Israel-Gaza: Artists find hope amid Israeli bombing
The past month has been one of intense pressure for Palestinians, who have had to endure Israeli settler attempts at appropriating their property in occupied East Jerusalem, far-right mob attacks within Israel and in Israeli-occupied territories, as well as the bombardment of Gaza.
Israel’s bombardment of the besieged territory alone killed at least 248 Palestinians since 10 May, including 66 children, and left more than 91,000 Palestinians displaced. At least 1,948 people have also been wounded.
Artists on social media sought to rally support for Palestinians affected by the violence with the hope that greater public focus on the situation will force those in power to help stop the bombing.
Hashtags have been a key tool in sharing messages. The hashtag ‘redforpalestine’ has been used tens of thousands of times in a bid to show solidarity with Palestinians and start conversations about the events.
In that context, digital art serves a number of functions, ranging from shedding light on the plight of Palestinians and commemorating the lives lost, as well as sending messages of resilience and the determination to keep going on.
In one illustration shared online, a woman, dressed in traditional Palestinian embroidered clothing, is seen rising from a damaged building. The illustration has been shared thousands of times online.
In another image, shared over 11,000 times, an artist depicts two young children, Nana and Ahmed, who appeared in a viral video expressing their joy after saving their pet goldfish from the rubble of their home in Gaza.
“We saved it from the house...and we want to go back and save the birds,” the young children are heard saying in the video.
For many, their determination to preserve life despite the ever-present threat to their own lives has come to symbolise the Palestinian determination to not let the Israeli attacks diminish their own humanity.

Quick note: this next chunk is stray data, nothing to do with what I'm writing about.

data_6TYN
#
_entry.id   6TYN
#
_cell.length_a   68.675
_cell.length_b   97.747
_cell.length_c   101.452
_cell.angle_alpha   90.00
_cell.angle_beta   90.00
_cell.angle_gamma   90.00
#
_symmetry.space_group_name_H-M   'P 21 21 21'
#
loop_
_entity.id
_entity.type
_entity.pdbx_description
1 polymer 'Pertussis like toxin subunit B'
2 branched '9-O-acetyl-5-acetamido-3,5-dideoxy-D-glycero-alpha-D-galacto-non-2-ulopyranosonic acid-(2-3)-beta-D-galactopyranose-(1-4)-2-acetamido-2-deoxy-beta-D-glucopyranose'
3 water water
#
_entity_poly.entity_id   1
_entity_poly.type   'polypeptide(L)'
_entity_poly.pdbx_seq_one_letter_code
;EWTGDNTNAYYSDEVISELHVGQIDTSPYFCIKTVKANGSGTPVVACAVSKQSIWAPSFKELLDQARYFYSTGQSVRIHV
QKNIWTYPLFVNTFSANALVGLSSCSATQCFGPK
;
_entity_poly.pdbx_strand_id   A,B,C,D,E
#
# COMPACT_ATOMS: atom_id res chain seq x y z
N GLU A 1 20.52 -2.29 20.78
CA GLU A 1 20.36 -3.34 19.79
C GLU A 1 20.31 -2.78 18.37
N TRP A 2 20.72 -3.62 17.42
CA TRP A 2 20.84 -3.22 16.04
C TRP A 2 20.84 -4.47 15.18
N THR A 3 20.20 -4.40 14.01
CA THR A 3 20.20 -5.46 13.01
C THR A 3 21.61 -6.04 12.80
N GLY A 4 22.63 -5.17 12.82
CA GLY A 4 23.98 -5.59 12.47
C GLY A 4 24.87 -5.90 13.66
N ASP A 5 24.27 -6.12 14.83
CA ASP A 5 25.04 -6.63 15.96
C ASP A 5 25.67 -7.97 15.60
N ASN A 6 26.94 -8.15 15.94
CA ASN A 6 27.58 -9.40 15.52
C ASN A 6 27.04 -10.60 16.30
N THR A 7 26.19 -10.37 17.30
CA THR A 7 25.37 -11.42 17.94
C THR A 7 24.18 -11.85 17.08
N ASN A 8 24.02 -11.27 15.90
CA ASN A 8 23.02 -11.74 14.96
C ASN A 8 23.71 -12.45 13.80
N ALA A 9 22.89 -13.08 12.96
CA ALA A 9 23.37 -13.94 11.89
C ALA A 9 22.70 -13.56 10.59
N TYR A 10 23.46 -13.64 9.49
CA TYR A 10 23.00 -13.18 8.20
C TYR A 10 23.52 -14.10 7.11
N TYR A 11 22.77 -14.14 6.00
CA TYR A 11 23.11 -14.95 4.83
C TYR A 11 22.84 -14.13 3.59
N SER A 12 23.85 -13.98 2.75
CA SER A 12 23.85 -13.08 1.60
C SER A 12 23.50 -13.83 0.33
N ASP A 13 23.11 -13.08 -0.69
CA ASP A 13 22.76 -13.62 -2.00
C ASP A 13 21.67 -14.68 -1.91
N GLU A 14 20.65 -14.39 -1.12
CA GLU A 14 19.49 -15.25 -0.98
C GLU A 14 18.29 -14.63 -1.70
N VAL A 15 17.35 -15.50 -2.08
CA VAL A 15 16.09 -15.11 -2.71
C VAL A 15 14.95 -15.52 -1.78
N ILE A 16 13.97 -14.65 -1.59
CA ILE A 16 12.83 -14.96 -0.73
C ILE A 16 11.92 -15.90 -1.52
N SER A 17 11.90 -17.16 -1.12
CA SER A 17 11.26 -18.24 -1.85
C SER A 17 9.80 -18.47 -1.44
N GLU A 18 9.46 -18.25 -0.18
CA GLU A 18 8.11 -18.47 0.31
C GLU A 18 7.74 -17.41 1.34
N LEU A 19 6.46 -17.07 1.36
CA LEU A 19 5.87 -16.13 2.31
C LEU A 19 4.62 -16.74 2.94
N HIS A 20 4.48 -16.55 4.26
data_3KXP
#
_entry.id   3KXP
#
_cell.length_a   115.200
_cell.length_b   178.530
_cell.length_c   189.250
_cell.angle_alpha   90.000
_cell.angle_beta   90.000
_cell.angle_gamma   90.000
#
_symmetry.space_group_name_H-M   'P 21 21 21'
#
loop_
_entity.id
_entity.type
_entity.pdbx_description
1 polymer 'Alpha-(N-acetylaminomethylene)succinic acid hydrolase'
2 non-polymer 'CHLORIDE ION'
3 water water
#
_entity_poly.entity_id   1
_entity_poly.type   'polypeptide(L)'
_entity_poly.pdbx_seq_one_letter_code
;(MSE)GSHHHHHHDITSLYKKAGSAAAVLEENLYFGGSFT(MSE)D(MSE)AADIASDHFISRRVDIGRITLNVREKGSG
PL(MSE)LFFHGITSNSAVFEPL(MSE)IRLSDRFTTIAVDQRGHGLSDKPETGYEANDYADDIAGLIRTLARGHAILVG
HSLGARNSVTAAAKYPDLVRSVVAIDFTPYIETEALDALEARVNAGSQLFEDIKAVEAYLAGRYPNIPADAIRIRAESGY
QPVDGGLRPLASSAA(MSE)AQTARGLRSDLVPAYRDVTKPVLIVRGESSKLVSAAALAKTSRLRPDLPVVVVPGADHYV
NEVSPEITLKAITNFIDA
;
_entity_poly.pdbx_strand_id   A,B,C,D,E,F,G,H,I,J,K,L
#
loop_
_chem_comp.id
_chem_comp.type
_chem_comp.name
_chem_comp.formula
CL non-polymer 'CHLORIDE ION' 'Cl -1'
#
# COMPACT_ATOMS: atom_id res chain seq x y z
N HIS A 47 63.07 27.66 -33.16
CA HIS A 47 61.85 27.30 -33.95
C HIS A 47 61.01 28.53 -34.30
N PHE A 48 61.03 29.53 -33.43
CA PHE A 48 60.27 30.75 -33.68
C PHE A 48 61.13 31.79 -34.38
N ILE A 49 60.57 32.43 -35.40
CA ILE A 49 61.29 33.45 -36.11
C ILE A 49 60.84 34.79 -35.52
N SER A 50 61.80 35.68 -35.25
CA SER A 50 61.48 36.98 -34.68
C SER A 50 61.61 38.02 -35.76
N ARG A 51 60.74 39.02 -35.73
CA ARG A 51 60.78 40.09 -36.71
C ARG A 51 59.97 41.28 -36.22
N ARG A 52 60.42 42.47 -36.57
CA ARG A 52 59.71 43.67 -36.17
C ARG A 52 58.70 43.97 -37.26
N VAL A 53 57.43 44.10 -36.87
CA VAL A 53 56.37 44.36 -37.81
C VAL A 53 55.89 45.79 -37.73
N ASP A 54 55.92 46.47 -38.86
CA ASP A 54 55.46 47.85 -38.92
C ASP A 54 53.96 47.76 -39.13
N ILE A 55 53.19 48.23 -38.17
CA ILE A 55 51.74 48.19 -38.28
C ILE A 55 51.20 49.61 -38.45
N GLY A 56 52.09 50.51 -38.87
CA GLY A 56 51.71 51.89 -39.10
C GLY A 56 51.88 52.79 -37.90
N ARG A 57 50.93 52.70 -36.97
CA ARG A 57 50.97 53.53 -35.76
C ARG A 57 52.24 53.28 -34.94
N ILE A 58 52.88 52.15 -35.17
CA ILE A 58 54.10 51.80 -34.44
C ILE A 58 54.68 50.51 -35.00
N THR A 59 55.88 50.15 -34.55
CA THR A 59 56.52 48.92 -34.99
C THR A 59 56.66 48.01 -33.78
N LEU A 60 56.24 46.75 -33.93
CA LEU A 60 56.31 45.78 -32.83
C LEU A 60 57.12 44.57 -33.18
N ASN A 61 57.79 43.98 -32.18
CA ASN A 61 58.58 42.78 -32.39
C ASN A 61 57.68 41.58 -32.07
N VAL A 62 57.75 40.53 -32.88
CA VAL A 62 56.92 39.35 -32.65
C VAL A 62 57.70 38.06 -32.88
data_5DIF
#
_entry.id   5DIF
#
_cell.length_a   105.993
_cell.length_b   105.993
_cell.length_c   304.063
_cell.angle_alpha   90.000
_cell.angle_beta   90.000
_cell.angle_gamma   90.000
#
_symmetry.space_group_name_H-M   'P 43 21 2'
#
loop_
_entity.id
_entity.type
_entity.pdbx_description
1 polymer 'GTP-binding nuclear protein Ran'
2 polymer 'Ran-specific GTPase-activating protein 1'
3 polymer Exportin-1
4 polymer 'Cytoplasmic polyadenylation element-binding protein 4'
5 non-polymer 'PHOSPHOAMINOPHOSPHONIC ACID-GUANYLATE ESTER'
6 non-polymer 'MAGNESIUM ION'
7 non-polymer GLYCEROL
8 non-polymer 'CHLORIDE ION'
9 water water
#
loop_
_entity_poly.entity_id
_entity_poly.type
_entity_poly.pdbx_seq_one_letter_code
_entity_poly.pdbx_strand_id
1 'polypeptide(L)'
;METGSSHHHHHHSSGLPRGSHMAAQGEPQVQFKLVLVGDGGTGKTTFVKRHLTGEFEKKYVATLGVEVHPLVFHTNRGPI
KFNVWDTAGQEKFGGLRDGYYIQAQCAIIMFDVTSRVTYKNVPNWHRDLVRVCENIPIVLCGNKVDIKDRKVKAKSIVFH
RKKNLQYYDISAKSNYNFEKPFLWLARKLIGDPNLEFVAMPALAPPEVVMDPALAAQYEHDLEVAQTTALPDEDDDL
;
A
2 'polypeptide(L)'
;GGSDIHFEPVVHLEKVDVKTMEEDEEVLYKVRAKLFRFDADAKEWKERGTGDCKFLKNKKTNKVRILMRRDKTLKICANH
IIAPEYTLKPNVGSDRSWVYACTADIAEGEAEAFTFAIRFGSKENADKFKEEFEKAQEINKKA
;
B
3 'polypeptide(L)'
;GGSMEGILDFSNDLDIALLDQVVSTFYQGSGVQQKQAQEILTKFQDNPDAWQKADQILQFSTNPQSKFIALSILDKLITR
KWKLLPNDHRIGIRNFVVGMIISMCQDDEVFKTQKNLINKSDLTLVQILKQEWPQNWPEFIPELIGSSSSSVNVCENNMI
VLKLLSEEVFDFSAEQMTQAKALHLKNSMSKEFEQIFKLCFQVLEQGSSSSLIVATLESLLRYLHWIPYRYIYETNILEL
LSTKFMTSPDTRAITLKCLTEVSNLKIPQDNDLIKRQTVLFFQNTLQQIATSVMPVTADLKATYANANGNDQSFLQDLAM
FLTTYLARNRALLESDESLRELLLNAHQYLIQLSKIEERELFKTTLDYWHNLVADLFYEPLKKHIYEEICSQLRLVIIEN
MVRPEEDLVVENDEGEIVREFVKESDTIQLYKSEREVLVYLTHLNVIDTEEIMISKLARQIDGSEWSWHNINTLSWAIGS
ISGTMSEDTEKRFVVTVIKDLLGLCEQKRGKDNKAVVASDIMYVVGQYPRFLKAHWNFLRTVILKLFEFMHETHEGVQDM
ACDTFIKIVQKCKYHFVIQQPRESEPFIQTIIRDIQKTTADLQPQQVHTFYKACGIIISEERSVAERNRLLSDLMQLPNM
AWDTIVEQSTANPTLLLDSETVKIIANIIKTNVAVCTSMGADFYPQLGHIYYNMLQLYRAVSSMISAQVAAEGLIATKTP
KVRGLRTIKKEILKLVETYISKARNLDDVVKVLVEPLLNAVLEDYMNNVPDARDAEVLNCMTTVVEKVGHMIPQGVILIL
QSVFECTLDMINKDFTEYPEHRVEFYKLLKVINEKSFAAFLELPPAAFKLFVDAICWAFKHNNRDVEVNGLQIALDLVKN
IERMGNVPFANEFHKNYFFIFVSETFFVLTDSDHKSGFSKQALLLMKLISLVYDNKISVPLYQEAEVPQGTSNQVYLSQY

Following a high pressure few weeks for Palestinians, some of the other illustrations shared online tapped into this feeling of hope and determination in the face of hardship.
In one image shared on Twitter, a family is shown celebrating amidst rubble and destroyed buildings. Those in the image gather around what appears to be a child's birthday cake with smiles on their faces.
Israel's attacks on Gaza have had a devastating impact on the mental health of residents, particularly children. According to Islamic Relief, roughly 38 percent of young people in Gaza have considered suicide, and mental health services were scarce and underfunded even before the latest offensive, which saw 24 health facilities attacked, according to the Palestinian Ministry of Health.
Another source of inspiration for the digital art was 10-year-old Nadine Abdullatif, the subject of a viral Middle East Eye video, in which she vents her frustration at the Israeli military for destroying her home in a bombing attack.
“I’m only ten. I can’t even deal with this anymore, I just want to be a doctor or anything, to help my people, but I can’t. I’m just a kid,” she says.
The video made headlines globally and was shared by dozens of public figures and influencers, as an example of the anguish Israel's bombing campaign had caused ordinary Palestinians.
Artists also paid tribute to those who lost their lives during Israel’s bombing campaign in Gaza.
In the image below, a child who died in the Israeli bombing hugs his mother with a smile on his face. Just over a fifth of those who died in the campaign were children.
A number of rights organisations have condemned Israel for its use of air strikes on civilian and humanitarian infrastructure in Gaza, particularly near hospitals, schools and offices.
“There is a horrific pattern emerging of Israel launching air strikes in Gaza targeting residential buildings and family homes - in some cases entire families were buried beneath the rubble when the buildings they lived in collapsed,” Saleh Higazi of Amnesty International said in a statement.